Green bonds: firing up low-carbon transition
The Green Bonds market is not a concept anymore: this type of financing instruments of which the proceeds are dedicated to finance projects aiming to develop a more sustainable economy are now fully integrated in today’s debt capital market. The recent of € 55 million issue where Bank Degroof Petercam assisted Cofinimmo is a great example. Quick overview of this young and promising market.
65 $Bn. This is the amount of green bonds already issued in 2016. The term “green bond” is not just a trend or a concept anymore, it has become an integral part of the debt-capital market landscape. Rooted in the global movement towards a low-carbon economy, green bonds help driving more capital to climate-aligned projects, while meeting investors’ rising demand for sustainability-driven products.
Since the first issue of a green bond by the European Investment Bank in 2007, more than 150 $Bn have been issued across the globe. The rapid take-up, proven by the 2016 figures, has been driven by a strong demand momentum from institutional investors and financial institutions, and the appearance of an increasing number of specialized green bond funds.
The green bond phenomenon has captured attention worldwide, and is expanding fast. The idea is fairly simple, a green bond distinguishes itself from a regular bond by the specific use of the funds raised. The “green” label certifies that the funds raised are exclusively used to finance, or re-finance, green projects, assets, or business activities (ICMA, 2015).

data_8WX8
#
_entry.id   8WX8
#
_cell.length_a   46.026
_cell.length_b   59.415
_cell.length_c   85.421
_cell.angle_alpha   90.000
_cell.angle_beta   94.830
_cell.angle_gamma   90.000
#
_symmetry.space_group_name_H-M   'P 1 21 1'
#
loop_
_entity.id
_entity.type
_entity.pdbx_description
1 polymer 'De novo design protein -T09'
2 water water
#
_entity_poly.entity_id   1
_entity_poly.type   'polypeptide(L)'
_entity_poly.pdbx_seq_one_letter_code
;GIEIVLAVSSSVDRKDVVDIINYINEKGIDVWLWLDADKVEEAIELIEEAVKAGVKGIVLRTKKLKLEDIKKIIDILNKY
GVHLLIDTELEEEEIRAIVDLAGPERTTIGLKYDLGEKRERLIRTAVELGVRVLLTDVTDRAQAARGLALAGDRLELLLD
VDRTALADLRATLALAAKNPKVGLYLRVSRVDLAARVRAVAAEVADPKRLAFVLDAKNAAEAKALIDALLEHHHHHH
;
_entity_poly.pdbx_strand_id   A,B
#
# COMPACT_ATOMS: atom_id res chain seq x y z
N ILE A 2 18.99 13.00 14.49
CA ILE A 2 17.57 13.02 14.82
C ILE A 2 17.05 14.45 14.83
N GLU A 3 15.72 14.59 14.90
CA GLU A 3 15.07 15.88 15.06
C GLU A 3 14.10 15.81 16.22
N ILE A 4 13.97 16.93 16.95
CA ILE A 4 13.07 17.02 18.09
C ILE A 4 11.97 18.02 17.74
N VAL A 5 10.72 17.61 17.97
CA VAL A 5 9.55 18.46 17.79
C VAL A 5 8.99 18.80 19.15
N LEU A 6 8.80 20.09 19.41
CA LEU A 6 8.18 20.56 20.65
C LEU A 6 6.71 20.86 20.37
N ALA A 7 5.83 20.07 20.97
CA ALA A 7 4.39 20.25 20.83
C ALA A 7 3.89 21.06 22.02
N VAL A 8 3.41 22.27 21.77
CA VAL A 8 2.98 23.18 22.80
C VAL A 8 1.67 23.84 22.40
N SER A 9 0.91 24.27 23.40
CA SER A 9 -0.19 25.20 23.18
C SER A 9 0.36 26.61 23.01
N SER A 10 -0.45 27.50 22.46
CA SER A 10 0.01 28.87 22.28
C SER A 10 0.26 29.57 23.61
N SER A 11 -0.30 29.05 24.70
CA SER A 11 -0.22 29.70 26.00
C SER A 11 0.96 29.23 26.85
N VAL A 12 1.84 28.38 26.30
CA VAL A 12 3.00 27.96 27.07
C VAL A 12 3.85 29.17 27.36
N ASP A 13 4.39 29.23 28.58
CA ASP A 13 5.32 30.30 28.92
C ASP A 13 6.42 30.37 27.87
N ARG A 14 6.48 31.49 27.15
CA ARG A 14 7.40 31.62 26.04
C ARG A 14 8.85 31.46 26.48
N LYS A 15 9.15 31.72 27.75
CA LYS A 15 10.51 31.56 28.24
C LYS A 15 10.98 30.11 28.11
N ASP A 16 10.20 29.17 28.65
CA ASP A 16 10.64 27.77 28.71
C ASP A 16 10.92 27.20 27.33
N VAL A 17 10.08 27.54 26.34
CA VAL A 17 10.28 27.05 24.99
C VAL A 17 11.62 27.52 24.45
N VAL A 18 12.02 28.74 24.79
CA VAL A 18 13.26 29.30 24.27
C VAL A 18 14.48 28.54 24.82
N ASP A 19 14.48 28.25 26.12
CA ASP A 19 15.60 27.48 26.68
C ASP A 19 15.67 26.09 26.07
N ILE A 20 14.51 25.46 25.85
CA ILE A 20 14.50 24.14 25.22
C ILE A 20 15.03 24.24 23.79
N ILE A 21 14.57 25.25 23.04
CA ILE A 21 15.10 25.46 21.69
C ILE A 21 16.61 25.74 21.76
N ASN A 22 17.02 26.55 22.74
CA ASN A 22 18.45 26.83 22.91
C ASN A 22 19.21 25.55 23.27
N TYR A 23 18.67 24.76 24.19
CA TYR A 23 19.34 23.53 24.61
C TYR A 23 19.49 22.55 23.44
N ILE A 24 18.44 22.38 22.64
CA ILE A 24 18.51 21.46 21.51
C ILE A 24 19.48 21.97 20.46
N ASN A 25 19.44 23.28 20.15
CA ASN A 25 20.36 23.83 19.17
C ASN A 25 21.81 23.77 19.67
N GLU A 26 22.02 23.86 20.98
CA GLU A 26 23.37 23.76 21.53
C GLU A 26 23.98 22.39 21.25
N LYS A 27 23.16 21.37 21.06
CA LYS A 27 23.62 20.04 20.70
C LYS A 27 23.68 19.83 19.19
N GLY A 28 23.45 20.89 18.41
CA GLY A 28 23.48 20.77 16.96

This new concept has raised concerns regarding the definition and the scope of these “green-labeled” projects. Hence, to insure consistency and transparency regarding the use of green bonds proceeds, standards and criteria have started to emerge. For instance, in early 2014, market players and governing bodies have published, through the ICMA, the Green Bond Principles (“GBP”), a set of voluntary guidelines to frame the issuance of green bonds and promote integrity in the development of the Green bond market. The GBP recognize several broad categories of potential eligible projects addressing the topics of climate change, natural resource depletion, loss of biodiversity and pollution control. The list of categories includes renewable energy, energy efficiency, sustainable waste management, sustainable land use, biodiversity conservation, etc.